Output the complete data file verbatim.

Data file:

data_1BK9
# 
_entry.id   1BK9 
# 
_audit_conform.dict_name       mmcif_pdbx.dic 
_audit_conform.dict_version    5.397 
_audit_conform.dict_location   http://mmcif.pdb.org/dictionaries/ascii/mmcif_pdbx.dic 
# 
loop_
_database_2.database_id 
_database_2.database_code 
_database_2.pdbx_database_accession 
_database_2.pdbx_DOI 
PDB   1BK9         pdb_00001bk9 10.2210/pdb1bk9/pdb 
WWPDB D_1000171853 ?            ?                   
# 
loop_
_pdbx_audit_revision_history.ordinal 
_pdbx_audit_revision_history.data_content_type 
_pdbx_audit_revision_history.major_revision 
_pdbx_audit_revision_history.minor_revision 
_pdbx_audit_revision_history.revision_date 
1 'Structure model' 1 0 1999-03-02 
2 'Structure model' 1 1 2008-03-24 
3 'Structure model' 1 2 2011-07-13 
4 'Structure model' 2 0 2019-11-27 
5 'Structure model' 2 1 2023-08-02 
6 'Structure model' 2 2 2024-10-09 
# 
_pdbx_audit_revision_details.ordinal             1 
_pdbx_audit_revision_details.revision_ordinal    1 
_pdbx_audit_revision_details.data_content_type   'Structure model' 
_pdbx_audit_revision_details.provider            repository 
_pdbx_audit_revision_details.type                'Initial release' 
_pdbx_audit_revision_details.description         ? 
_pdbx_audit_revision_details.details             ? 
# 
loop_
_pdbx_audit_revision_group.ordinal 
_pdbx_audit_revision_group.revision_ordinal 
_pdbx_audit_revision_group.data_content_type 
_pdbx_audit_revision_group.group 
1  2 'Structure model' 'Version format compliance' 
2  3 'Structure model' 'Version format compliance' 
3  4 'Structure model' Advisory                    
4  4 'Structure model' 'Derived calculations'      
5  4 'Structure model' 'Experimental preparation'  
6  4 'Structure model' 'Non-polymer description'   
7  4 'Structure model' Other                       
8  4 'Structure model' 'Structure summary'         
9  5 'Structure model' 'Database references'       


data_1BK9
# 
_entry.id   1BK9 
# 
_audit_conform.dict_name       mmcif_pdbx.dic 
_audit_conform.dict_version    5.397 
_audit_conform.dict_location   http://mmcif.pdb.org/dictionaries/ascii/mmcif_pdbx.dic 
# 
loop_
_database_2.database_id 
_database_2.database_code 
_database_2.pdbx_database_accession 
_database_2.pdbx_DOI 
PDB   1BK9         pdb_00001bk9 10.2210/pdb1bk9/pdb 
WWPDB D_1000171853 ?            ?                   
# 
loop_
_pdbx_audit_revision_history.ordinal 
_pdbx_audit_revision_history.data_content_type 
_pdbx_audit_revision_history.major_revision 
_pdbx_audit_revision_history.minor_revision 
_pdbx_audit_revision_history.revision_date 
1 'Structure model' 1 0 1999-03-02 
2 'Structure model' 1 1 2008-03-24 
3 'Structure model' 1 2 2011-07-13 
4 'Structure model' 2 0 2019-11-27 
5 'Structure model' 2 1 2023-08-02 
6 'Structure model' 2 2 2024-10-09 
# 
_pdbx_audit_revision_details.ordinal             1 
_pdbx_audit_revision_details.revision_ordinal    1 
_pdbx_audit_revision_details.data_content_type   'Structure model' 
_pdbx_audit_revision_details.provider            repository 
_pdbx_audit_revision_details.type                'Initial release' 
_pdbx_audit_revision_details.description         ? 
_pdbx_audit_revision_details.details             ? 
# 
loop_
_pdbx_audit_revision_group.ordinal 
_pdbx_audit_revision_group.revision_ordinal 
_pdbx_audit_revision_group.data_content_type 
_pdbx_audit_revision_group.group 
1  2 'Structure model' 'Version format compliance' 
2  3 'Structure model' 'Version format compliance' 
3  4 'Structure model' Advisory                    
4  4 'Structure model' 'Derived calculations'      
5  4 'Structure model' 'Experimental preparation'  
6  4 'Structure model' 'Non-polymer description'   
7  4 'Structure model' Other                       
8  4 'Structure model' 'Structure summary'         
9  5 'Structure model' 'Database references'       